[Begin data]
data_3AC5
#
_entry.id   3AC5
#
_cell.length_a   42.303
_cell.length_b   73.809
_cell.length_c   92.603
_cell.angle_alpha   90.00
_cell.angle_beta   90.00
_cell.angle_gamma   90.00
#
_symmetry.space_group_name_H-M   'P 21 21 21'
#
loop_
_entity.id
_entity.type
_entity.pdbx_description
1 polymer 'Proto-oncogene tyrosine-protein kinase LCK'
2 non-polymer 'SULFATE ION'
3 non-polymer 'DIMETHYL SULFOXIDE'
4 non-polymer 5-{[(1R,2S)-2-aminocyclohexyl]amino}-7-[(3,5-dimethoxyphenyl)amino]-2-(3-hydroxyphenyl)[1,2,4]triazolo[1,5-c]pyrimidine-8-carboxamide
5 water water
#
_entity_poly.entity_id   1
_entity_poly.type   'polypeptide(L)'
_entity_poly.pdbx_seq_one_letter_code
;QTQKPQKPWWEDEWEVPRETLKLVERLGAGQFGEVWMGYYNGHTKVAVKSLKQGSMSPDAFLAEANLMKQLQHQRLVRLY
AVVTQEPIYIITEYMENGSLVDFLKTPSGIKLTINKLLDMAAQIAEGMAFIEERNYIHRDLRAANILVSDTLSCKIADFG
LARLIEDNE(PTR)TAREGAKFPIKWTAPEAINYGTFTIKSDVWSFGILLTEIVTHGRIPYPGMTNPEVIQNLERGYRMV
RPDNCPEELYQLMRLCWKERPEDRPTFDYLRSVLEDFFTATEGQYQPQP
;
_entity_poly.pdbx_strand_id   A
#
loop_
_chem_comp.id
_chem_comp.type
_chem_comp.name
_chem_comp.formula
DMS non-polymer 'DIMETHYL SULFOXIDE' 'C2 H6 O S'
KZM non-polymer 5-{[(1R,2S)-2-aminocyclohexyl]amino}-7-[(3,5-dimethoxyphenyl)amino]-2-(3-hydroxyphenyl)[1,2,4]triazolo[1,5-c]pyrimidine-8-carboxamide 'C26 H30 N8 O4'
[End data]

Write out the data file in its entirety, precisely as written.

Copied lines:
data_3AC5
#
_entry.id   3AC5
#
_cell.length_a   42.303
_cell.length_b   73.809
_cell.length_c   92.603
_cell.angle_alpha   90.00
_cell.angle_beta   90.00
_cell.angle_gamma   90.00
#
_symmetry.space_group_name_H-M   'P 21 21 21'
#
loop_
_entity.id
_entity.type
_entity.pdbx_description
1 polymer 'Proto-oncogene tyrosine-protein kinase LCK'
2 non-polymer 'SULFATE ION'
3 non-polymer 'DIMETHYL SULFOXIDE'
4 non-polymer 5-{[(1R,2S)-2-aminocyclohexyl]amino}-7-[(3,5-dimethoxyphenyl)amino]-2-(3-hydroxyphenyl)[1,2,4]triazolo[1,5-c]pyrimidine-8-carboxamide
5 water water
#
_entity_poly.entity_id   1
_entity_poly.type   'polypeptide(L)'
_entity_poly.pdbx_seq_one_letter_code
;QTQKPQKPWWEDEWEVPRETLKLVERLGAGQFGEVWMGYYNGHTKVAVKSLKQGSMSPDAFLAEANLMKQLQHQRLVRLY
AVVTQEPIYIITEYMENGSLVDFLKTPSGIKLTINKLLDMAAQIAEGMAFIEERNYIHRDLRAANILVSDTLSCKIADFG
LARLIEDNE(PTR)TAREGAKFPIKWTAPEAINYGTFTIKSDVWSFGILLTEIVTHGRIPYPGMTNPEVIQNLERGYRMV
RPDNCPEELYQLMRLCWKERPEDRPTFDYLRSVLEDFFTATEGQYQPQP
;
_entity_poly.pdbx_strand_id   A
#
loop_
_chem_comp.id
_chem_comp.type
_chem_comp.name
_chem_comp.formula
DMS non-polymer 'DIMETHYL SULFOXIDE' 'C2 H6 O S'
KZM non-polymer 5-{[(1R,2S)-2-aminocyclohexyl]amino}-7-[(3,5-dimethoxyphenyl)amino]-2-(3-hydroxyphenyl)[1,2,4]triazolo[1,5-c]pyrimidine-8-carboxamide 'C26 H30 N8 O4'